Kari Lise Ellingsen and her students at Olsvikasen High School in Norway have obviously been keeping up with the science aboard the Knorr, especially with Sindre’s Norwegian blog. Thank you for these questions.
Question 1: If the melting of the Greenland icecap increases and all the freshwater runs into the ocean, will it matter for Norway and the Gulf Stream? And what about the DSOW?
Answer: This is an important question.
An enhanced outflow of freshwater from Greenland, due to increased rates of melting, could have an influence on the Atlantic meridional overturning circulation of which the Denmark Strait Overflow Water (DSOW) and the Gulf Stream's extension into the Nordic seas are central components. In particular, the surface layer of the area covered by the freshwater would be very light. As you may know, the density of water is determined by temperature and salinity (cold and salty waters are dense, warm and fresh waters are light), and the ocean is always layered such that lighter waters float on top of denser waters. During winter, when this surface layer is exposed to cold air, it would tend to freeze rather than become sufficiently dense to sink. As a result, there would be less production of dense water. If the region in question was an area that normally produced overflow waters, there could over some time be less overflow water available and perhaps a reduction in the transport of DSOW. Some modeling studies suggest that this could impact the inflow of warm Gulf Stream-origin waters and lead to a change in climate for northern Europe.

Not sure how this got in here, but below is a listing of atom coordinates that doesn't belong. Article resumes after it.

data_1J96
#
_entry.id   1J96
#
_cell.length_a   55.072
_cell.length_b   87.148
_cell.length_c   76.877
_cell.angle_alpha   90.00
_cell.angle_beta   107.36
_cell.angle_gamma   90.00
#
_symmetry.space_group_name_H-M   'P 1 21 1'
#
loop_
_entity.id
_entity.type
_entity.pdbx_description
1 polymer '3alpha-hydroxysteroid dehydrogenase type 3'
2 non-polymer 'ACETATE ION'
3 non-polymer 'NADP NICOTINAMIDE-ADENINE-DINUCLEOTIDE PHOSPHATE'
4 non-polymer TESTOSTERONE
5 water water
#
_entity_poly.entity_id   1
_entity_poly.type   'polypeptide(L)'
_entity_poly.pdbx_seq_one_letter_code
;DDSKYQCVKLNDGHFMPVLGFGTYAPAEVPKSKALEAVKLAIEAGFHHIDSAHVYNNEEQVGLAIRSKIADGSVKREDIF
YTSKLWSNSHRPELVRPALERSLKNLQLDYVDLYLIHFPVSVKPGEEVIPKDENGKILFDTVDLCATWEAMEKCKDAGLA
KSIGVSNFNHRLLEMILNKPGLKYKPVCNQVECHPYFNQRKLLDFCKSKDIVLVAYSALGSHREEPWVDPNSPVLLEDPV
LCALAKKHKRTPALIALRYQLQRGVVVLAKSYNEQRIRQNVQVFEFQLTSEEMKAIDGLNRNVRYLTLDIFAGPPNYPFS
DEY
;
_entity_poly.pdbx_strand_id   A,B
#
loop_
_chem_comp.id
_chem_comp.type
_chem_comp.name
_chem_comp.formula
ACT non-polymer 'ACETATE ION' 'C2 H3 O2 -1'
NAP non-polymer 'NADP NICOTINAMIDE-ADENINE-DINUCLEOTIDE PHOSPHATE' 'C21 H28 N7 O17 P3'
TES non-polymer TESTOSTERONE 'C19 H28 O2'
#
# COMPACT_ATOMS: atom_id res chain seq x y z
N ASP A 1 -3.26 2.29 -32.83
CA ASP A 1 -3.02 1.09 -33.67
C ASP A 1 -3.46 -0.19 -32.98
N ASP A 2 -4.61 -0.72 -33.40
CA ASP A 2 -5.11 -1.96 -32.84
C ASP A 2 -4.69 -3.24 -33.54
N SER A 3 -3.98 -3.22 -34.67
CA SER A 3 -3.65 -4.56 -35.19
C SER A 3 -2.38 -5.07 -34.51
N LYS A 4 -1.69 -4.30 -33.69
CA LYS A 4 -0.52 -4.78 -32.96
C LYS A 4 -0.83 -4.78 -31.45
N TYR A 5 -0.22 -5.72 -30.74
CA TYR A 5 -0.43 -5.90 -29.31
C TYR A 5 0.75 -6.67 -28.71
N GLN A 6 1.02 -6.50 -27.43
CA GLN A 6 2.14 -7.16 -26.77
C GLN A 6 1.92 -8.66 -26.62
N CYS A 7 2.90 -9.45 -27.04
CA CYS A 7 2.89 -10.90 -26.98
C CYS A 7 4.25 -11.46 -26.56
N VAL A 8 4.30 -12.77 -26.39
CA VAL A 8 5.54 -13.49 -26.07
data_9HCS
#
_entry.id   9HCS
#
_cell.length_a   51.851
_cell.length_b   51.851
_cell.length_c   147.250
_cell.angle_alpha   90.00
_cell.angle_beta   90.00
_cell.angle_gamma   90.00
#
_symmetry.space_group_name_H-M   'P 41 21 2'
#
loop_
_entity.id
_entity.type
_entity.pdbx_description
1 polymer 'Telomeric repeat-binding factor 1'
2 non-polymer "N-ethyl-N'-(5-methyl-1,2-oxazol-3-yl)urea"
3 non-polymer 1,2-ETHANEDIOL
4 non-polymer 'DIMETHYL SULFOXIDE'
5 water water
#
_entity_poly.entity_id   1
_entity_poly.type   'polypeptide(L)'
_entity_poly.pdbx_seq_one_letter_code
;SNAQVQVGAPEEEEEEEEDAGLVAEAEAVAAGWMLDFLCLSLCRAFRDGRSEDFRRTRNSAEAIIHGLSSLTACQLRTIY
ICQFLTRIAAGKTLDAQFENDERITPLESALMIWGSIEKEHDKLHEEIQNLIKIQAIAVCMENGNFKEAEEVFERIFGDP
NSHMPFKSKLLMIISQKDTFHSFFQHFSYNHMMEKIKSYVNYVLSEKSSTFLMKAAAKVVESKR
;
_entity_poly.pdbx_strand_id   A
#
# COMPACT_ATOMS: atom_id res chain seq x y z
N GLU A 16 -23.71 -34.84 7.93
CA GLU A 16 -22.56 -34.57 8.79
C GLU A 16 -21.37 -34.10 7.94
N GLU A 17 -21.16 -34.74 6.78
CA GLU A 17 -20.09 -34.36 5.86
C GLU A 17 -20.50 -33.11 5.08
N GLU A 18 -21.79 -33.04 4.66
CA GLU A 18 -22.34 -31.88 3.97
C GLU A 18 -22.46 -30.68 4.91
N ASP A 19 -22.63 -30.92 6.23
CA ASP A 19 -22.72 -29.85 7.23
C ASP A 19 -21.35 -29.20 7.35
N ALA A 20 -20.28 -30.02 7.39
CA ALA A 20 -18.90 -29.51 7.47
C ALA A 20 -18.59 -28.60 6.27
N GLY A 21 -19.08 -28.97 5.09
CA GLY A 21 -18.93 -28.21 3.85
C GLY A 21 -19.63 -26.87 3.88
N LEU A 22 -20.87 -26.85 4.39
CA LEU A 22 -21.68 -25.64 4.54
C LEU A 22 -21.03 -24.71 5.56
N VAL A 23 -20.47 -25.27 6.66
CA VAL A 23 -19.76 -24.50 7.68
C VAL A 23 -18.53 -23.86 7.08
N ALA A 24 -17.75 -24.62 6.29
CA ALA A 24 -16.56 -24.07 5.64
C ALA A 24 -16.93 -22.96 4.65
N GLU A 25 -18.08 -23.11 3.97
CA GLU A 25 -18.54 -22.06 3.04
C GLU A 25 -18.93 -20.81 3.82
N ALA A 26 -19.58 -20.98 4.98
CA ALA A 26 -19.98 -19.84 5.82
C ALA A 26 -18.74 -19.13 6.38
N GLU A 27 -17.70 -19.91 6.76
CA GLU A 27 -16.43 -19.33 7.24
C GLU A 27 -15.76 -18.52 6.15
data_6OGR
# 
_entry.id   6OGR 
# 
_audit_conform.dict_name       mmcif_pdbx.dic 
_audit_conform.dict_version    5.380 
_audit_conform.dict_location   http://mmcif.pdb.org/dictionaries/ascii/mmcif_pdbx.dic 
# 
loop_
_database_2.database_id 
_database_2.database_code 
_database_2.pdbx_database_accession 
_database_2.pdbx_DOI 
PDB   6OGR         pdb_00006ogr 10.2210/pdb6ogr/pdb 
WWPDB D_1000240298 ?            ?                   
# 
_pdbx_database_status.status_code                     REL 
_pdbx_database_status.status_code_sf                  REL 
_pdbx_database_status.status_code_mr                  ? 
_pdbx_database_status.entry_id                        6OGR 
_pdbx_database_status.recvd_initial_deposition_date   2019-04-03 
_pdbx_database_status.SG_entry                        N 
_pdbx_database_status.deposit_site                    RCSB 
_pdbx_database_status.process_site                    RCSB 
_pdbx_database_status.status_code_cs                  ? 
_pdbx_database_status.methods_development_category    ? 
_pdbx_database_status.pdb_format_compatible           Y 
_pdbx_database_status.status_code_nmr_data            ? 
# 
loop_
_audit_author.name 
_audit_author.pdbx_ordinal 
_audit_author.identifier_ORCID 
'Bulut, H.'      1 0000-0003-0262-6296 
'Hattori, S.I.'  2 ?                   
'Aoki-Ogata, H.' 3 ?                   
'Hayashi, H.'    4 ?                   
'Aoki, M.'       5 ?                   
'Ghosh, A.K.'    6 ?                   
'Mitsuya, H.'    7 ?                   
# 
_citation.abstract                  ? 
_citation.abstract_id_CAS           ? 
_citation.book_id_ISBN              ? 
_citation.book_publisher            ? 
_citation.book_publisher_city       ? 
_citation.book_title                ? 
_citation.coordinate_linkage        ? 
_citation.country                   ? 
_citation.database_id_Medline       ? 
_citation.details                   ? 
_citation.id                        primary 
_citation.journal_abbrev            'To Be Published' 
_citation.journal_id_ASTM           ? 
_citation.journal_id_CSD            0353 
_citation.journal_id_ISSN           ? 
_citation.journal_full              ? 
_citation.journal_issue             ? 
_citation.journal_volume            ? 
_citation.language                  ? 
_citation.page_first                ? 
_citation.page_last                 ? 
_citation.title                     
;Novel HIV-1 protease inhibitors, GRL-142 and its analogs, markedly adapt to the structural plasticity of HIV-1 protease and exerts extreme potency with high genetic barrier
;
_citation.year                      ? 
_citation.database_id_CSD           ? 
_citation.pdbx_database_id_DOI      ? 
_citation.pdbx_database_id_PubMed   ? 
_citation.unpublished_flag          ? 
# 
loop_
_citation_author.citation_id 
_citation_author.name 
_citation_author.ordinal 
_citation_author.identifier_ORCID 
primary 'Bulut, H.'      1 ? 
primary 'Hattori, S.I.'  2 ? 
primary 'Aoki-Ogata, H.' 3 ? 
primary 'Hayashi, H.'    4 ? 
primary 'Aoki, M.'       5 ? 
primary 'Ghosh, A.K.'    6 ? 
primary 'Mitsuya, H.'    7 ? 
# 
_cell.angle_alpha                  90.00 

Answered bt Kjetil Vage, Physical Oceanographer
An important source of freshwater entering the East Greenland Current from Greenland is glaciers and the icebergs that calve off of them. This is the glacier we saw on Cape Tupinier during our close encounter with the coast. © Pat Keoughan
Question 2: How is the climate on Iceland influenced by the surrounding ocean currents?
Answer: In short, the climate of Iceland is very much influenced by the ocean currents. The temperature of the sea around Iceland is much warmer than at similar latitudes elsewhere on the globe. So the warm North Atlantic Current that is the extension of the Gulf Stream is a kind of lifeline for Icelanders. It last happened during the years 1965 to 1971 that the cold surface water coming south along the East Greenland coast had been pressed further east and south closer to the shore of Iceland. This lead to increase in the amount of sea-ice north of Iceland and the frequent appearance of cold waters in the north and east. Not only did this effect the air temperature, but also the amount of plankton fell and the herring disappeared from these waters. This coincided with overfishing of the stock at the time. So the little inflow of warmer water that flows into the area north of Iceland, the North Icelandic Irminger Current has everything to do with the climate.
Answered by Hedinn Valdimarsson, Physical Scientist
One of the Icelandic environments we visited on the Knorr was Suglufjordur on the north coast. With snow still on some of the mountains, there was evidence of glaciers moving through in the distant past. © Pat Keoughan
Langanes Peninsula sits on the north east point of Iceland topped by Langanes lighthouse. I had never seen such uniformly flat cliffs before. © Pat Keoughan
Higher and rockier than the mountains of Siglufjordur, not at all flat like Langanes, the east coast of Iceland is wild, though we did see snow high up on the mountains. © Pat Keoughan